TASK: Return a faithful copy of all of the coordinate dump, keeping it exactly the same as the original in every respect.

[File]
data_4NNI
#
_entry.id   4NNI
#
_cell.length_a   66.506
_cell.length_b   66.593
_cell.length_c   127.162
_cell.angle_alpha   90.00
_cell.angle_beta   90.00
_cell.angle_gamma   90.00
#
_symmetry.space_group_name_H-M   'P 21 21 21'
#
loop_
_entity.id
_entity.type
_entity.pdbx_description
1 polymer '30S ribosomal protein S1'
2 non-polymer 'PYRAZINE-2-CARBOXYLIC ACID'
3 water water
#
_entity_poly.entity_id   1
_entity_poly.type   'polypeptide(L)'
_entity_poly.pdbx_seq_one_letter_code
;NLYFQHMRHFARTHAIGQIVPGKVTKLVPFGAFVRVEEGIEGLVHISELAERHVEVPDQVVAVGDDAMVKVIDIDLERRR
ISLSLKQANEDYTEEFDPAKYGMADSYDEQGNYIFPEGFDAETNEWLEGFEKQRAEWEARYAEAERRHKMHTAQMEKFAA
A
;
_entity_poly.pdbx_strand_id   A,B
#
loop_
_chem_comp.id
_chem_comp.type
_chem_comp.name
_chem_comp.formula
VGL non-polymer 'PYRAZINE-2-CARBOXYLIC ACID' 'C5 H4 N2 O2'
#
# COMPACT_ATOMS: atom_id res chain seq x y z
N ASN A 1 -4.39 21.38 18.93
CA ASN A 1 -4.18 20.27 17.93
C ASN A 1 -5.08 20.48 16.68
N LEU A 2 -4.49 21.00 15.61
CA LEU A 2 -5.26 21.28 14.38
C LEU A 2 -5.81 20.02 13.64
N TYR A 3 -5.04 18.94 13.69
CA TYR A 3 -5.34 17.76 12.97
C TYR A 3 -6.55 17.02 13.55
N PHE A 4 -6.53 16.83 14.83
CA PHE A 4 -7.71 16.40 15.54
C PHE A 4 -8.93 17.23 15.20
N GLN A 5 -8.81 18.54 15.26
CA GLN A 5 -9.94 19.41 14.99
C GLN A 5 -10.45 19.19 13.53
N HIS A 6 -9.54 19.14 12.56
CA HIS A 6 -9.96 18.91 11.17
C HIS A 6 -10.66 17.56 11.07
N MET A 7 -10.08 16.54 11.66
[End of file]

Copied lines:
data_4NNI
#
_entry.id   4NNI
#
_cell.length_a   66.506
_cell.length_b   66.593
_cell.length_c   127.162
_cell.angle_alpha   90.00
_cell.angle_beta   90.00
_cell.angle_gamma   90.00
#
_symmetry.space_group_name_H-M   'P 21 21 21'
#
loop_
_entity.id
_entity.type
_entity.pdbx_description
1 polymer '30S ribosomal protein S1'
2 non-polymer 'PYRAZINE-2-CARBOXYLIC ACID'
3 water water
#
_entity_poly.entity_id   1
_entity_poly.type   'polypeptide(L)'
_entity_poly.pdbx_seq_one_letter_code
;NLYFQHMRHFARTHAIGQIVPGKVTKLVPFGAFVRVEEGIEGLVHISELAERHVEVPDQVVAVGDDAMVKVIDIDLERRR
ISLSLKQANEDYTEEFDPAKYGMADSYDEQGNYIFPEGFDAETNEWLEGFEKQRAEWEARYAEAERRHKMHTAQMEKFAA
A
;
_entity_poly.pdbx_strand_id   A,B
#
loop_
_chem_comp.id
_chem_comp.type
_chem_comp.name
_chem_comp.formula
VGL non-polymer 'PYRAZINE-2-CARBOXYLIC ACID' 'C5 H4 N2 O2'
#
# COMPACT_ATOMS: atom_id res chain seq x y z
N ASN A 1 -4.39 21.38 18.93
CA ASN A 1 -4.18 20.27 17.93
C ASN A 1 -5.08 20.48 16.68
N LEU A 2 -4.49 21.00 15.61
CA LEU A 2 -5.26 21.28 14.38
C LEU A 2 -5.81 20.02 13.64
N TYR A 3 -5.04 18.94 13.69
CA TYR A 3 -5.34 17.76 12.97
C TYR A 3 -6.55 17.02 13.55
N PHE A 4 -6.53 16.83 14.83
CA PHE A 4 -7.71 16.40 15.54
C PHE A 4 -8.93 17.23 15.20
N GLN A 5 -8.81 18.54 15.26
CA GLN A 5 -9.94 19.41 14.99
C GLN A 5 -10.45 19.19 13.53
N HIS A 6 -9.54 19.14 12.56
CA HIS A 6 -9.96 18.91 11.17
C HIS A 6 -10.66 17.56 11.07
N MET A 7 -10.08 16.54 11.66